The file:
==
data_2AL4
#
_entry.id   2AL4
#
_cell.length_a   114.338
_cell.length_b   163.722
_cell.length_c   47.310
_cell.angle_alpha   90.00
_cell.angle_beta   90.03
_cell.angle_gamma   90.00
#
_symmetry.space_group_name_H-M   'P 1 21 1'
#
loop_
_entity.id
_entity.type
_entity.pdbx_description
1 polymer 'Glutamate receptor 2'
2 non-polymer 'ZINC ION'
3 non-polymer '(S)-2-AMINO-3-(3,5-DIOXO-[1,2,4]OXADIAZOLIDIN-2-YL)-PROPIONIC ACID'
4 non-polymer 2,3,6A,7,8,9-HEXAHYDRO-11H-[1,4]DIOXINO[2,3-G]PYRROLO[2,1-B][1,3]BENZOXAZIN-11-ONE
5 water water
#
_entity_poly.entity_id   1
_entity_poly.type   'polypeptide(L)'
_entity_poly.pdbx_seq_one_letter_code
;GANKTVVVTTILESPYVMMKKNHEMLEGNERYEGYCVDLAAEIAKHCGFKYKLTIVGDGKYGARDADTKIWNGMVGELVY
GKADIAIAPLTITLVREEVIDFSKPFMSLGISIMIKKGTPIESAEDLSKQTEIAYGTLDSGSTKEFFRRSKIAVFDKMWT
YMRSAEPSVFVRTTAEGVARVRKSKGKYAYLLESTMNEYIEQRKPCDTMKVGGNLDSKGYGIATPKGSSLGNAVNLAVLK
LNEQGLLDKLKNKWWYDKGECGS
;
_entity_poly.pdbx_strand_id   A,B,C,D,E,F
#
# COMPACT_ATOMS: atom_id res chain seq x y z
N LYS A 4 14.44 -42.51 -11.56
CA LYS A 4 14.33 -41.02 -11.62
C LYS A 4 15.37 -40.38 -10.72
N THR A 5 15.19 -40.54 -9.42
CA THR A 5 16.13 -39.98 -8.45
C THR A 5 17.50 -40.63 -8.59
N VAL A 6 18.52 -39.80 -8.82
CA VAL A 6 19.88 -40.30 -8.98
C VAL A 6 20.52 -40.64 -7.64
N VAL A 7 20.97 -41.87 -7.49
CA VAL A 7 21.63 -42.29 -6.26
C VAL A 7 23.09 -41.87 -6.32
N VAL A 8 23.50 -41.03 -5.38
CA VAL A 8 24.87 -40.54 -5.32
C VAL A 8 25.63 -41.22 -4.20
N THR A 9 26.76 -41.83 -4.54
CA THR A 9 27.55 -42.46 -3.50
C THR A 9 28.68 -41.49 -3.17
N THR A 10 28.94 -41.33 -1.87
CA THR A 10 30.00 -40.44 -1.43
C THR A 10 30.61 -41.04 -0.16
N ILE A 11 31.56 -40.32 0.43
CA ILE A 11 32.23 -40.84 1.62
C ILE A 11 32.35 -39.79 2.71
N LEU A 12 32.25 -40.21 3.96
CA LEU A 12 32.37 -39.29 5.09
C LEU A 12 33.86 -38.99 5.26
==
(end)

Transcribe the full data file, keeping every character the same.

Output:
data_2AL4
#
_entry.id   2AL4
#
_cell.length_a   114.338
_cell.length_b   163.722
_cell.length_c   47.310
_cell.angle_alpha   90.00
_cell.angle_beta   90.03
_cell.angle_gamma   90.00
#
_symmetry.space_group_name_H-M   'P 1 21 1'
#
loop_
_entity.id
_entity.type
_entity.pdbx_description
1 polymer 'Glutamate receptor 2'
2 non-polymer 'ZINC ION'
3 non-polymer '(S)-2-AMINO-3-(3,5-DIOXO-[1,2,4]OXADIAZOLIDIN-2-YL)-PROPIONIC ACID'
4 non-polymer 2,3,6A,7,8,9-HEXAHYDRO-11H-[1,4]DIOXINO[2,3-G]PYRROLO[2,1-B][1,3]BENZOXAZIN-11-ONE
5 water water
#
_entity_poly.entity_id   1
_entity_poly.type   'polypeptide(L)'
_entity_poly.pdbx_seq_one_letter_code
;GANKTVVVTTILESPYVMMKKNHEMLEGNERYEGYCVDLAAEIAKHCGFKYKLTIVGDGKYGARDADTKIWNGMVGELVY
GKADIAIAPLTITLVREEVIDFSKPFMSLGISIMIKKGTPIESAEDLSKQTEIAYGTLDSGSTKEFFRRSKIAVFDKMWT
YMRSAEPSVFVRTTAEGVARVRKSKGKYAYLLESTMNEYIEQRKPCDTMKVGGNLDSKGYGIATPKGSSLGNAVNLAVLK
LNEQGLLDKLKNKWWYDKGECGS
;
_entity_poly.pdbx_strand_id   A,B,C,D,E,F
#
# COMPACT_ATOMS: atom_id res chain seq x y z
N LYS A 4 14.44 -42.51 -11.56
CA LYS A 4 14.33 -41.02 -11.62
C LYS A 4 15.37 -40.38 -10.72
N THR A 5 15.19 -40.54 -9.42
CA THR A 5 16.13 -39.98 -8.45
C THR A 5 17.50 -40.63 -8.59
N VAL A 6 18.52 -39.80 -8.82
CA VAL A 6 19.88 -40.30 -8.98
C VAL A 6 20.52 -40.64 -7.64
N VAL A 7 20.97 -41.87 -7.49
CA VAL A 7 21.63 -42.29 -6.26
C VAL A 7 23.09 -41.87 -6.32
N VAL A 8 23.50 -41.03 -5.38
CA VAL A 8 24.87 -40.54 -5.32
C VAL A 8 25.63 -41.22 -4.20
N THR A 9 26.76 -41.83 -4.54
CA THR A 9 27.55 -42.46 -3.50
C THR A 9 28.68 -41.49 -3.17
N THR A 10 28.94 -41.33 -1.87
CA THR A 10 30.00 -40.44 -1.43
C THR A 10 30.61 -41.04 -0.16
N ILE A 11 31.56 -40.32 0.43
CA ILE A 11 32.23 -40.84 1.62
C ILE A 11 32.35 -39.79 2.71
N LEU A 12 32.25 -40.21 3.96
CA LEU A 12 32.37 -39.29 5.09
C LEU A 12 33.86 -38.99 5.26